This is how Robin gets personal on the page, with larger questions which unexpected, intimate connections naturally stir within us, if we’re paying attention.
Her fascination with the lives of others is contagious; the army-brat turned model on the overnight Greyhound. The cam girl exchanging emojis with her clients on the night bus. Lonnie, a tattoo of a star on her cheek, touting her God-love to a man at a Portland bus stop. They are the people who challenge the norm by being unabashedly themselves.
Like literal Queen Frostines or Princess Lollys, it’s the experiences of those Robin meets on her journeys who ground the stories— symbols of hope guiding us through our own sense of American aimlessness, our search for a lost King, something to believe in.
The story “The Best Flavor” is one sentence: “If we must have mind control— what is the best flavor of mind control?”
The micro stories that break up these essays prod and expose, and feel like distilled versions of what Robin cannot let us not hear; we’re fucked, but people are beautifully complex, and our stories matter.
Lily Blackburn is a Portland based writer, an editor for Typehouse Literary Magazine and a full-time bean pharmacist (barista.) She graduated from Portland State in 2017 with her BA in English. You can find her work at Little Fictions | Big Truths, Coffee People, and Angel City Review.
THE BLACK CONDITION FT. NARCISSUS by jayy dodd. Nightboat Books (2019, 96 pages). $15.95, paperback.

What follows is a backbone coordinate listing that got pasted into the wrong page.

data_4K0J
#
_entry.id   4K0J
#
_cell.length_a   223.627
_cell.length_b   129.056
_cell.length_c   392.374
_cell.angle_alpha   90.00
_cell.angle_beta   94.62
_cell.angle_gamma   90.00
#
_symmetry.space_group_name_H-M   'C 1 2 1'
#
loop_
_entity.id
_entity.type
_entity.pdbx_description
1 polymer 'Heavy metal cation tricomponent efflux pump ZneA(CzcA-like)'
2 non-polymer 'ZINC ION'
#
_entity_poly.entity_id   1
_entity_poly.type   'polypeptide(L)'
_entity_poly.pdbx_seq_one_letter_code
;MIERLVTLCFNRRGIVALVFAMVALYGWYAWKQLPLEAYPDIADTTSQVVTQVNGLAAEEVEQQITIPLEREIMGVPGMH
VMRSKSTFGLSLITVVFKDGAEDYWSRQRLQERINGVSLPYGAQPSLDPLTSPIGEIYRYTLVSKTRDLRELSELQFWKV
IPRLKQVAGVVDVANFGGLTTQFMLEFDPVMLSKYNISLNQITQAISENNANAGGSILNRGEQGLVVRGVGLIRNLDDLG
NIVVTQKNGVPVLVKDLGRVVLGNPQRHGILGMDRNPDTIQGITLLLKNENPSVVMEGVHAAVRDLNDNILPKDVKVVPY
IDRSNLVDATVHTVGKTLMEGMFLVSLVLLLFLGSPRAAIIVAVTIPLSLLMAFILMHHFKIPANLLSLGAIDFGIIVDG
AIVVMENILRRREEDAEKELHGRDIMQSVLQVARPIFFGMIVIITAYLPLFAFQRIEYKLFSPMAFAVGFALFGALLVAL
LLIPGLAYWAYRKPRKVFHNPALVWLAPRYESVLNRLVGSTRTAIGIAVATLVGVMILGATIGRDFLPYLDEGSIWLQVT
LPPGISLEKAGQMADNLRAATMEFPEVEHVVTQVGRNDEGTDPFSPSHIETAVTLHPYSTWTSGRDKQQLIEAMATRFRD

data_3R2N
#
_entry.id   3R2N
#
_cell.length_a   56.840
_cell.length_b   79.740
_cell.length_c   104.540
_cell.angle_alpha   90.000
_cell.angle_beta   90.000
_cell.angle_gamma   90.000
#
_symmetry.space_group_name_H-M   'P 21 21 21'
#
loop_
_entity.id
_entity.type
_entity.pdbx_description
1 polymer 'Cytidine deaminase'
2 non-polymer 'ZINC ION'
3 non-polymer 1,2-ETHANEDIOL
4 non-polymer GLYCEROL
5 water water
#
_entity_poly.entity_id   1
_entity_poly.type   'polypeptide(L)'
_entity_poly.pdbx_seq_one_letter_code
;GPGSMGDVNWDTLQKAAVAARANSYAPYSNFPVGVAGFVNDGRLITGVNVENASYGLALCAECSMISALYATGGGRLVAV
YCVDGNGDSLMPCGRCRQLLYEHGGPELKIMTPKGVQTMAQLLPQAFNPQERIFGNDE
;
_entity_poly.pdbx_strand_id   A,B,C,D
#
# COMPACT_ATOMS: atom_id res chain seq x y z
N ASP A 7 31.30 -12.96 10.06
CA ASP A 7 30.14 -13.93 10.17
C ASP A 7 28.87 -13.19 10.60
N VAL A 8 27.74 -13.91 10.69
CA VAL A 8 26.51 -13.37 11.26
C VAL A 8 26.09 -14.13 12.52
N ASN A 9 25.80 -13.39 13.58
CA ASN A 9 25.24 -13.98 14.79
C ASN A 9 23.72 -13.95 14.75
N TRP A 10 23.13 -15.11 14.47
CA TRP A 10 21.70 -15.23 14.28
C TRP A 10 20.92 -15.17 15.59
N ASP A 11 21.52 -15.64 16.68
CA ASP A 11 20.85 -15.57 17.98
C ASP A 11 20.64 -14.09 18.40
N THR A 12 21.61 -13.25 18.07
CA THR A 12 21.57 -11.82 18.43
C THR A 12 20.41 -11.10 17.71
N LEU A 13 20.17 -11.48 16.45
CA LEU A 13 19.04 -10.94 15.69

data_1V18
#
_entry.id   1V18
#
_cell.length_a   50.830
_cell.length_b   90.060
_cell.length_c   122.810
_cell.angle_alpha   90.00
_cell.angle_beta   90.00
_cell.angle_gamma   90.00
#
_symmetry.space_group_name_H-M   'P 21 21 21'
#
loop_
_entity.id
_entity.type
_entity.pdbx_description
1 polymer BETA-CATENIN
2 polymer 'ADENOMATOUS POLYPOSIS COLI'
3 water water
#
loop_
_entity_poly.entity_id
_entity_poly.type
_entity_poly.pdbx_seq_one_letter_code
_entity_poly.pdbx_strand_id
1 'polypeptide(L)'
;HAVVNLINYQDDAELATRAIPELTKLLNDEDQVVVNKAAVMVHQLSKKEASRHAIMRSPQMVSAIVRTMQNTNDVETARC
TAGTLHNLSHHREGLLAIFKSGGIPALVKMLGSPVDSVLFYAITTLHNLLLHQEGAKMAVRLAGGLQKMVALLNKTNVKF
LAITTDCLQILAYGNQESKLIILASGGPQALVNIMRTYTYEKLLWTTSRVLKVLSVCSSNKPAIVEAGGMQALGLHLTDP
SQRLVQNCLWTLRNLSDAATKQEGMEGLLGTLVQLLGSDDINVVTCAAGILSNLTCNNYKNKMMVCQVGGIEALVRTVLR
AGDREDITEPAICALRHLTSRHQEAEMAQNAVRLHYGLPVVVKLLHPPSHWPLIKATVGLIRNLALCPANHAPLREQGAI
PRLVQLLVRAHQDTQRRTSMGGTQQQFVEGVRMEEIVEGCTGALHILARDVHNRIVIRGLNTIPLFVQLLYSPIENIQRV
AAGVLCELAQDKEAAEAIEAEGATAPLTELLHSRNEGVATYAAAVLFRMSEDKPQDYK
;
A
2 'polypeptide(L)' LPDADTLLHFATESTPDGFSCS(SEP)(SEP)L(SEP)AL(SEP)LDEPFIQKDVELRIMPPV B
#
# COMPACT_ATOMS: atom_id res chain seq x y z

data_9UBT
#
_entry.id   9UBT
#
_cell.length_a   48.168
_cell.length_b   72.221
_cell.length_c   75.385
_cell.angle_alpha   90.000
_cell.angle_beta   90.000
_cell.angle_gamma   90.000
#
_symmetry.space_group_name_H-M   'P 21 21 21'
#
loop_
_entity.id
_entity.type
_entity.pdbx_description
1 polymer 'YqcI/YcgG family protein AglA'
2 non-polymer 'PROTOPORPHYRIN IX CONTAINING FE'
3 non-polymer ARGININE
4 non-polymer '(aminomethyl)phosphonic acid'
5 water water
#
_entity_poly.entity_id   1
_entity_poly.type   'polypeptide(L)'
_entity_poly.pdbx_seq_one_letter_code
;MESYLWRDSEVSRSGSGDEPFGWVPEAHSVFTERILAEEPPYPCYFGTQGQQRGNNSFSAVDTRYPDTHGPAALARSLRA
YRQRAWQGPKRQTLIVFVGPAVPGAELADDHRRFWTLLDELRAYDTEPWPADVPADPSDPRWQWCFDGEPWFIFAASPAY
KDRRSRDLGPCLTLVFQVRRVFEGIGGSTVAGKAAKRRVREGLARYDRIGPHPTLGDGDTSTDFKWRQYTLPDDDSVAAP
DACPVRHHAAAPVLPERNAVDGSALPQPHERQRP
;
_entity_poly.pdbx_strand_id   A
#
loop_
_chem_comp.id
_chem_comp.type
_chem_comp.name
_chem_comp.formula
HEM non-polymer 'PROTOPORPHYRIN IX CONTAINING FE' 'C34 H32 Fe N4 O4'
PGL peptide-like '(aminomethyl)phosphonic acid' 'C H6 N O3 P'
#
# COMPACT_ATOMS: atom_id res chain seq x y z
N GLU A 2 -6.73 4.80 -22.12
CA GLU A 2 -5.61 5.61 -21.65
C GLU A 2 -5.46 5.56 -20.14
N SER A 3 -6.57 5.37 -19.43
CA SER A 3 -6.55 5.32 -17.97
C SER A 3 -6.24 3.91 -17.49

I read jayy dodd’s newest creation over and over, until I became only an ear, severed. Until I became only nerve, raw to each breath, feeling reverence, heartbreak, tenderness, gratitude. Feeling humility in the face of the divine, a witness of every word-cell’s tenuous tenaciousness. I kept/wanna keep this collection on replay, letting SIDE A pour in, then SIDE B, then the BONUS TRACK, crashing again and again against that inner drum, swirling all the way back, all the way down.
jayy dodd tells me so many things I need to hear, one of which is LISTEN. Listen so hard you miss meals and phone calls. Listen so hard those voices demanding your and others’ extinction break apart and dissolve back to nothing. Listen so hard that when you turn the volume down, you don’t recognize the world anymore. Trish Salah calls dodd a genius—so much YES. With this new collection, dodd shows being—”blxk trans femme” being—in all its complexity, beauty, and vulnerability. Here the self can shiver out of one’s grasp as easily as ripples can disperse one’s reflection. There’s something god-like, something permanent, in that ephemerality, that resistance to category and definition, that impossibility of being—and urgent need to be—held.